"This plume is so energetic that we can confidently expect it to develop into the SEB Revival," says John Rogers, director of the Jupiter section of the British Astronomical Association. "The SEB Revival is usually spectacular, so we can expect impressive and rapidly changing disturbances over the next 3 months."

Experienced planetary photographers are encouraged to monitor developments. If events proceed apace, the Revival could become visible to novices using small backyard telescopes, so stay tuned.

CRACKLING SUNSPOTS: Sunspot complex 1121-1123 crackling with C-class solar flares, producing more than five such eruptions in the past 24 hours. With so much activity going on, it is easy to catch the region in mid-flare, as Michael Buxton did this morning from his backyard observatory in Ocean Beach, California:

"I set up my scope and right away saw that AR1121 had unleashed a C-class flare," says Buxton. "This image shows the flare in hydrogen alpha light (the red glow of solar hydrogen) at 1754 UT just after it peaked in xray output."

Readers with solar telescopes are encouraged to monitor developments.

more images: from S. Carland and J. Stetson of South Portland, Maine


October 2010 Aurora Gallery
[previous Octobers: 2009, 2008, 2007, 2006, 2004, 2003, 2002, 2001]

  Near Earth Asteroids
Potentially Hazardous Asteroids (PHAs) are space rocks larger than approximately 100m that can come closer to Earth than 0.05 AU. None of the known PHAs is on a collision course with our planet, although astronomers are finding new ones all the time.
On November 11, 2010 there were 1164potentially hazardous asteroids.
Recent & Upcoming Earth-asteroid encounters:
Asteroid
Date(UT)
Miss Distance
Mag.
Size
2010 TQ19
Oct 8
9.6 LD
18
37 m
2010 TS19
Oct 10
3.7 LD
18
31 m
2010 TD54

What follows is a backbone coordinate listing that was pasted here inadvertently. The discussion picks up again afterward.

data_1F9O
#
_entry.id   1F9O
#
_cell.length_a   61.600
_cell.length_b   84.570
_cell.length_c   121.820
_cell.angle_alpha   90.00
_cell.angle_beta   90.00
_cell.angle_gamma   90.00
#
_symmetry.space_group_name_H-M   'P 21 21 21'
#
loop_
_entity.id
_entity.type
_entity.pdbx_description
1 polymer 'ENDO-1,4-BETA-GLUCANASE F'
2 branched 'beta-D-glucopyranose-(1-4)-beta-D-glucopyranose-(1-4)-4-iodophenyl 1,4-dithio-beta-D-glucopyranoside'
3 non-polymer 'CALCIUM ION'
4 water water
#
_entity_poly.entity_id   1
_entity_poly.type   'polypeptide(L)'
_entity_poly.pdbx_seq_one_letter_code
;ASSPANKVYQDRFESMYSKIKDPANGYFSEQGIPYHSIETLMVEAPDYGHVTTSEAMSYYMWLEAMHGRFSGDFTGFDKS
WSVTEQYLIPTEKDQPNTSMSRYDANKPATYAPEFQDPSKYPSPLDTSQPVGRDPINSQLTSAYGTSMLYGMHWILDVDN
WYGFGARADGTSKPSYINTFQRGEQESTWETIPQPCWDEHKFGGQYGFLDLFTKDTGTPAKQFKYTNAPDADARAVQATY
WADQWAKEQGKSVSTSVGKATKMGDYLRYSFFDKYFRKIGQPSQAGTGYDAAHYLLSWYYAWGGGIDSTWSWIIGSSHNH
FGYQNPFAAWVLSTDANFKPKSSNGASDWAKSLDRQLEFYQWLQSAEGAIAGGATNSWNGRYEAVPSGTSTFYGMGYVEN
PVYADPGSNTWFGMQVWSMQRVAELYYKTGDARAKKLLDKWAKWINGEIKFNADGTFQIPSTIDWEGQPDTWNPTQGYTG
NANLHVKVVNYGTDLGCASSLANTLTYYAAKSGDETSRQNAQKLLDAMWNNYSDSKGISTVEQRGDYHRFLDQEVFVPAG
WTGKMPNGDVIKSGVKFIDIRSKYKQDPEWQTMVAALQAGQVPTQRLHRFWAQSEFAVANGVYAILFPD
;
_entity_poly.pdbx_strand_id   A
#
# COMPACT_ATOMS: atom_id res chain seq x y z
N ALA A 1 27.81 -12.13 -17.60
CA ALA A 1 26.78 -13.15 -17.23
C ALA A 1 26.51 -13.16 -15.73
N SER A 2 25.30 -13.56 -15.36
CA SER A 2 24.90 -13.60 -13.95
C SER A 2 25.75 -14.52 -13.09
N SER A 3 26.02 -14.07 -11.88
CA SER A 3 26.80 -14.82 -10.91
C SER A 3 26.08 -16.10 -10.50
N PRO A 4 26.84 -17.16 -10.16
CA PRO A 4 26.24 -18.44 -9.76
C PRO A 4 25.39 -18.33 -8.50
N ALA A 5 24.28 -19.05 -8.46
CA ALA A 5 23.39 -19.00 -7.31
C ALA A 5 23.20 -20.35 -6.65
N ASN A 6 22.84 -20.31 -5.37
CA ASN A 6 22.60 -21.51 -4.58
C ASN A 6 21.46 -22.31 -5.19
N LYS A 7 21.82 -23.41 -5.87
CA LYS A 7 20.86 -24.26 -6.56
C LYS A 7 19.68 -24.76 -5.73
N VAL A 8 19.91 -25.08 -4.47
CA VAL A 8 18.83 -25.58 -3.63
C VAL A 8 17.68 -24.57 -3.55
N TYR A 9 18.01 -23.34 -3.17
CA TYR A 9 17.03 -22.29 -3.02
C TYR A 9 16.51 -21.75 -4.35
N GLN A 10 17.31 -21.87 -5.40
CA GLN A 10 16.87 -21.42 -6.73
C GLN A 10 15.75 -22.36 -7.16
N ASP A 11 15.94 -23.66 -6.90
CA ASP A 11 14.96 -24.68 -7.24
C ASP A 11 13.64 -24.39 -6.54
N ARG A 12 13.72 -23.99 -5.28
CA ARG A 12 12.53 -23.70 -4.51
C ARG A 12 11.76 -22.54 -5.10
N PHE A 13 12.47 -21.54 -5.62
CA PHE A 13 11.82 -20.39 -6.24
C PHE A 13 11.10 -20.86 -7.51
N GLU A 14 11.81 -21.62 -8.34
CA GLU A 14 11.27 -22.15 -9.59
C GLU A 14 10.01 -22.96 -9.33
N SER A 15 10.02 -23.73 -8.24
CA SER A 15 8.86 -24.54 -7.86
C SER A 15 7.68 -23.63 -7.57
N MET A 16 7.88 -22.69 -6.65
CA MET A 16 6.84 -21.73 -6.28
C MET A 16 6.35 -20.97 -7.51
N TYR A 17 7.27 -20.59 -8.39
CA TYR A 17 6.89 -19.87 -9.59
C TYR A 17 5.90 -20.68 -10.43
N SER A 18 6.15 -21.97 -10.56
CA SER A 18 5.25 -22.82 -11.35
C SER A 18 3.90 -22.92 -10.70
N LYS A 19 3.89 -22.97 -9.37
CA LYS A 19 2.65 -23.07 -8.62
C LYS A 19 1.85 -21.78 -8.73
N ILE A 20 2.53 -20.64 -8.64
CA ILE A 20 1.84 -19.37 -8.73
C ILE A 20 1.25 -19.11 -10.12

Oct 12
0.1 LD
14
7 m
2010 TB54
Oct 13
6.1 LD
20
19 m
1999 VO6
Oct 14
34.3 LD
16
1.8 km
2010 TK
Oct 16
4.5 LD
18
37 m
1998 TU3
Oct 17
69.1 LD
13
5.2 km
2010 TG19
Oct 22
1.1 LD
15
70 m
1998 MQ
Oct 23
77.7 LD
15
1.9 km
2007 RU17
Oct 29
39.2 LD
15
1.1 km
2003 UV11
Oct 30
5 LD
12
595 m
3838 Epona
Nov 7
76.8 LD
14
3.4 km
2005 QY151
Nov 16
77.7 LD
17
1.3 km
2008 KT
Nov 23
5.6 LD
21
10 m
2002 EZ16
Nov 30
73.9 LD
16
1.0 km
2000 JH5
Dec 7
47 LD
-
1.5 km
2010 JL33
Dec 9
16.6 LD
13
1.3 km
2008 EA32
Jan 7
76.5 LD
-
2.1 km
Notes: LD means "Lunar Distance." 1 LD = 384,401 km, the distance between Earth and the Moon. 1 LD also equals 0.00256 AU. MAG is the visual magnitude of the asteroid on the date of closest approach.
  Essential web links
NOAA Space Weather Prediction Center
  The official U.S. government space weather bureau
Atmospheric Optics
  The first place to look for information about sundogs, pillars, rainbows and related phenomena.
Solar Dynamics Observatory
  Researchers call it a "Hubble for the sun." SDO is the most advanced solar observatory ever.
STEREO
  3D views of the sun from NASA's Solar and Terrestrial Relations Observatory
Solar and Heliospheric Observatory
  Realtime and archival images of the Sun from SOHO.
Daily Sunspot Summaries
  from the NOAA Space Environment Center
Heliophysics
  the underlying science of space weather
Science Central
   
  more links...